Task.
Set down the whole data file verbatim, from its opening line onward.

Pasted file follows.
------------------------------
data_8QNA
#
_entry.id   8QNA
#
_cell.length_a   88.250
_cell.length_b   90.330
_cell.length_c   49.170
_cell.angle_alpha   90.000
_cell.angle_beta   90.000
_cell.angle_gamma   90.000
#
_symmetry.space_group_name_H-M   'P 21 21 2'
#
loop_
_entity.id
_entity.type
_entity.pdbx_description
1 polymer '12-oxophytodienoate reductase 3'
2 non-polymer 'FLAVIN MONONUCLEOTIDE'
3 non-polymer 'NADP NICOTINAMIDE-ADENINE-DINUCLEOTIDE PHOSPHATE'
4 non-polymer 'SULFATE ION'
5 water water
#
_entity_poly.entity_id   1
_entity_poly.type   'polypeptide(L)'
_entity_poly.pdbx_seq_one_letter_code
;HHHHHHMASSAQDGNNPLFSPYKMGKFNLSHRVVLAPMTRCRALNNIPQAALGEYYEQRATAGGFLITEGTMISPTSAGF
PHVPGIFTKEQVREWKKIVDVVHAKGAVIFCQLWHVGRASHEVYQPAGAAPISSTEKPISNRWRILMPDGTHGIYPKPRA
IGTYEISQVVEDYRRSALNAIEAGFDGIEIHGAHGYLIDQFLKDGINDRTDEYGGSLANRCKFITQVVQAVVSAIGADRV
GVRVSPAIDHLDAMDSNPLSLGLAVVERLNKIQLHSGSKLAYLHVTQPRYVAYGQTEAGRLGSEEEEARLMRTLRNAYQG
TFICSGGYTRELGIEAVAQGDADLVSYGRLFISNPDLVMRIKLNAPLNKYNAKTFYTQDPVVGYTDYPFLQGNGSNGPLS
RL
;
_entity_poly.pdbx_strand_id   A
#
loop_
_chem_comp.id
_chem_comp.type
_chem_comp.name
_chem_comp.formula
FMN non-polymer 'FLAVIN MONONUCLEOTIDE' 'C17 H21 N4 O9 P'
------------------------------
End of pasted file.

data_8QNA
#
_entry.id   8QNA
#
_cell.length_a   88.250
_cell.length_b   90.330
_cell.length_c   49.170
_cell.angle_alpha   90.000
_cell.angle_beta   90.000
_cell.angle_gamma   90.000
#
_symmetry.space_group_name_H-M   'P 21 21 2'
#
loop_
_entity.id
_entity.type
_entity.pdbx_description
1 polymer '12-oxophytodienoate reductase 3'
2 non-polymer 'FLAVIN MONONUCLEOTIDE'
3 non-polymer 'NADP NICOTINAMIDE-ADENINE-DINUCLEOTIDE PHOSPHATE'
4 non-polymer 'SULFATE ION'
5 water water
#
_entity_poly.entity_id   1
_entity_poly.type   'polypeptide(L)'
_entity_poly.pdbx_seq_one_letter_code
;HHHHHHMASSAQDGNNPLFSPYKMGKFNLSHRVVLAPMTRCRALNNIPQAALGEYYEQRATAGGFLITEGTMISPTSAGF
PHVPGIFTKEQVREWKKIVDVVHAKGAVIFCQLWHVGRASHEVYQPAGAAPISSTEKPISNRWRILMPDGTHGIYPKPRA
IGTYEISQVVEDYRRSALNAIEAGFDGIEIHGAHGYLIDQFLKDGINDRTDEYGGSLANRCKFITQVVQAVVSAIGADRV
GVRVSPAIDHLDAMDSNPLSLGLAVVERLNKIQLHSGSKLAYLHVTQPRYVAYGQTEAGRLGSEEEEARLMRTLRNAYQG
TFICSGGYTRELGIEAVAQGDADLVSYGRLFISNPDLVMRIKLNAPLNKYNAKTFYTQDPVVGYTDYPFLQGNGSNGPLS
RL
;
_entity_poly.pdbx_strand_id   A
#
loop_
_chem_comp.id
_chem_comp.type
_chem_comp.name
_chem_comp.formula
FMN non-polymer 'FLAVIN MONONUCLEOTIDE' 'C17 H21 N4 O9 P'